In 2005, to help accelerate progress toward the United Nations Sustainable Development Goals (SDGs), the HIPC Initiative was supplemented by the Multilateral Debt Relief Initiative (MDRI). The MDRI allowed for 100% relief on eligible debts by three multilateral institutions — the IMF, the World Bank, and the African Development Fund (AfDF) — for countries completing the HIPC Initiative process.

 In 2007, the Inter-American Development Bank (IaDB) also decided to provide additional (“beyond HIPC”) debt relief to the five HIPCs in the western hemisphere.

HIPC’s two-step process

Countries must meet certain criteria, commit to poverty reduction through policy changes, and demonstrate a good track record over time.

The IMF and World Bank provide interim debt relief in the initial stage and, when a country meets its commitments, full debt relief is provided.

First step: Decision point

To be considered for HIPC Initiative assistance, a country must fulfill the following four conditions:

  •  Be eligible to borrow from the World Bank’s International Development Agency, which provides interest-free loans and grants to the world’s poorest countries, and from the IMF’s Poverty Reduction and Growth Trust, which provides loans to low-income countries at subsidised rates;
  •  Face an unsustainable debt burden that cannot be addressed through traditional debt relief mechanisms;
  •  Have established a track record of reform and sound policies through IMF and World Bank-supported programmes; and
  •  Have developed a Poverty Reduction Strategy Paper (PRSP) through a broad-based participatory process in the country. Once a country has met or made sufficient progress in meeting these four criteria, the executive boards of the IMF and World Bank formally decide on its eligibility for debt relief, and the international community commits to reducing debt to a level that is considered sustainable.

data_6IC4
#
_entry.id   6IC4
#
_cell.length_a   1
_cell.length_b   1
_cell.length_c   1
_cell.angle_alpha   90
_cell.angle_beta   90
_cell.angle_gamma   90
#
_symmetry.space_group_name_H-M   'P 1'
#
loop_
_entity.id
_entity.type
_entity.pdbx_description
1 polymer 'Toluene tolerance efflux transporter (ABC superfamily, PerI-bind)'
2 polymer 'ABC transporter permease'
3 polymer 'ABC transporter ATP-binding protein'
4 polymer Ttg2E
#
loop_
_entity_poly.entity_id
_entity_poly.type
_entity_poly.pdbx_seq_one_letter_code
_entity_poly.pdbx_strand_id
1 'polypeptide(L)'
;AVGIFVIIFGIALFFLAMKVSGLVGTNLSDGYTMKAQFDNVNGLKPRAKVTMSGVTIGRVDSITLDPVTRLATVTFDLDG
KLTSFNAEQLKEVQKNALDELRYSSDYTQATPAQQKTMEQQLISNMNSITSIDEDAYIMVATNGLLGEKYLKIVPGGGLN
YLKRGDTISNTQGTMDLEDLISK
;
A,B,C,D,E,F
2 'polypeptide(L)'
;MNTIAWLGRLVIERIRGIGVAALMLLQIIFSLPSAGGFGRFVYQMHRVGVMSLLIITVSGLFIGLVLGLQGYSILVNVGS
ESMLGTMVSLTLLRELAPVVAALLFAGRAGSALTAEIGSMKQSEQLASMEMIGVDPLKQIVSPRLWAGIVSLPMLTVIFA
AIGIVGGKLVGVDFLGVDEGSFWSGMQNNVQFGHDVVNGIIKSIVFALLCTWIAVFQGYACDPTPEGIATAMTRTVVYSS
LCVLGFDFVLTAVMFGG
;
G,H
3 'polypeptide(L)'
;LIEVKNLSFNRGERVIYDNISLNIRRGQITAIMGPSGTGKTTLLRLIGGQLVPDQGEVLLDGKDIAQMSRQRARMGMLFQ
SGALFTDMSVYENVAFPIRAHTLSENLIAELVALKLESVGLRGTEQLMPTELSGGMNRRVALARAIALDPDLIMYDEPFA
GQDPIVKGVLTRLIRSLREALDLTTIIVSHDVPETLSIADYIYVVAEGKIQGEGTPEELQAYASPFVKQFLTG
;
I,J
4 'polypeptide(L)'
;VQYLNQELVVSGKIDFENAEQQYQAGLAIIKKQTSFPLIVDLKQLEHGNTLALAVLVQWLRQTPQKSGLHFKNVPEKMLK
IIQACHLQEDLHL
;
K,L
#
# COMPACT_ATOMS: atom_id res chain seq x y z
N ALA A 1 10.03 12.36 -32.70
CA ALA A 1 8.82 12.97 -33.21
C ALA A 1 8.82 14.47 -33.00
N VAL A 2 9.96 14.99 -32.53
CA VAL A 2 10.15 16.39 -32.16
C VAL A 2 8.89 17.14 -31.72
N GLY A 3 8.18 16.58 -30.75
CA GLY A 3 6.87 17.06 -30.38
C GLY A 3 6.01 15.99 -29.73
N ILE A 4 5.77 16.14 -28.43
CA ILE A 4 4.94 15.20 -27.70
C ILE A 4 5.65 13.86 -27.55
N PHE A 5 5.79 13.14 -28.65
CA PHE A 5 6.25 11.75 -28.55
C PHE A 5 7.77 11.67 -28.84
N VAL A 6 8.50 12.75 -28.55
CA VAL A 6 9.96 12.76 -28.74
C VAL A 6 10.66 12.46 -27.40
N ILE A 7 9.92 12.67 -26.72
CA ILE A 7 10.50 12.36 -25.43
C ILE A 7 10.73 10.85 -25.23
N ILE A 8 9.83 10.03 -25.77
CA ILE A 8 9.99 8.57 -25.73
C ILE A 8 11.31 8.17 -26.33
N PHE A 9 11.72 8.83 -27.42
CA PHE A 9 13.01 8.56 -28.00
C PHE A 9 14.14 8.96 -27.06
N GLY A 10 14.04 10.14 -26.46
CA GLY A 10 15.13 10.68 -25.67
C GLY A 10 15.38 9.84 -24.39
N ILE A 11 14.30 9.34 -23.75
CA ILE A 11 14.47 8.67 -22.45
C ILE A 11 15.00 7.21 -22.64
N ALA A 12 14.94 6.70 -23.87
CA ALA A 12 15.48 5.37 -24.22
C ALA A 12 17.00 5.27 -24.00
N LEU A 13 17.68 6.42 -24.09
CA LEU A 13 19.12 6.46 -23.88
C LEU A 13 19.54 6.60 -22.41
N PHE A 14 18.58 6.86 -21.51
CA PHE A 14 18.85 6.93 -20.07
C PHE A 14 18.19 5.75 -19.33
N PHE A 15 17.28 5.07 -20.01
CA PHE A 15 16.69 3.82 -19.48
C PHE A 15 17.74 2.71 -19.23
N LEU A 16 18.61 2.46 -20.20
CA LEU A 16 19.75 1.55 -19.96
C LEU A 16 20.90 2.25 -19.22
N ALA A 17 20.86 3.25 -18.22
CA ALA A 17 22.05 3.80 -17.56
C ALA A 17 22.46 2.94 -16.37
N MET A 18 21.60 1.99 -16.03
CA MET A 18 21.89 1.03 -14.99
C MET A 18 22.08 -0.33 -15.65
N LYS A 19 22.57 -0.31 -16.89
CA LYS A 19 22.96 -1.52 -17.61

This first stage under the HIPC Initiative is referred to as the decision point. Once a country reaches its decision point, it may immediately begin receiving interim relief on its debt service falling due.

Second step: Completion point

In order to receive full and irrevocable reduction in debt available under the HIPC Initiative, a country must:

  •  Establish a further track record of good performance under programmes supported by loans from the IMF and the World Bank;
  •  Implement satisfactorily key reforms agreed at the decision point; and
  •  Adopt and implement its PRSP for at least one year.

Once a country has met these criteria, it can reach its completion point, which allows it to receive the full debt relief committed at the decision point.

Countries receiving debt relief

Of the 39 countries eligible or potentially eligible for HIPC Initiative assistance, 36 are receiving full debt relief from the IMF and other creditors after reaching their completion points.

Sudan has made tangible progress toward establishing a strong track record of policy required to achieve this milestone and eventual debt relief.

 In the Southern African Development Community, Tanzania and Zambia are currently under the initiative.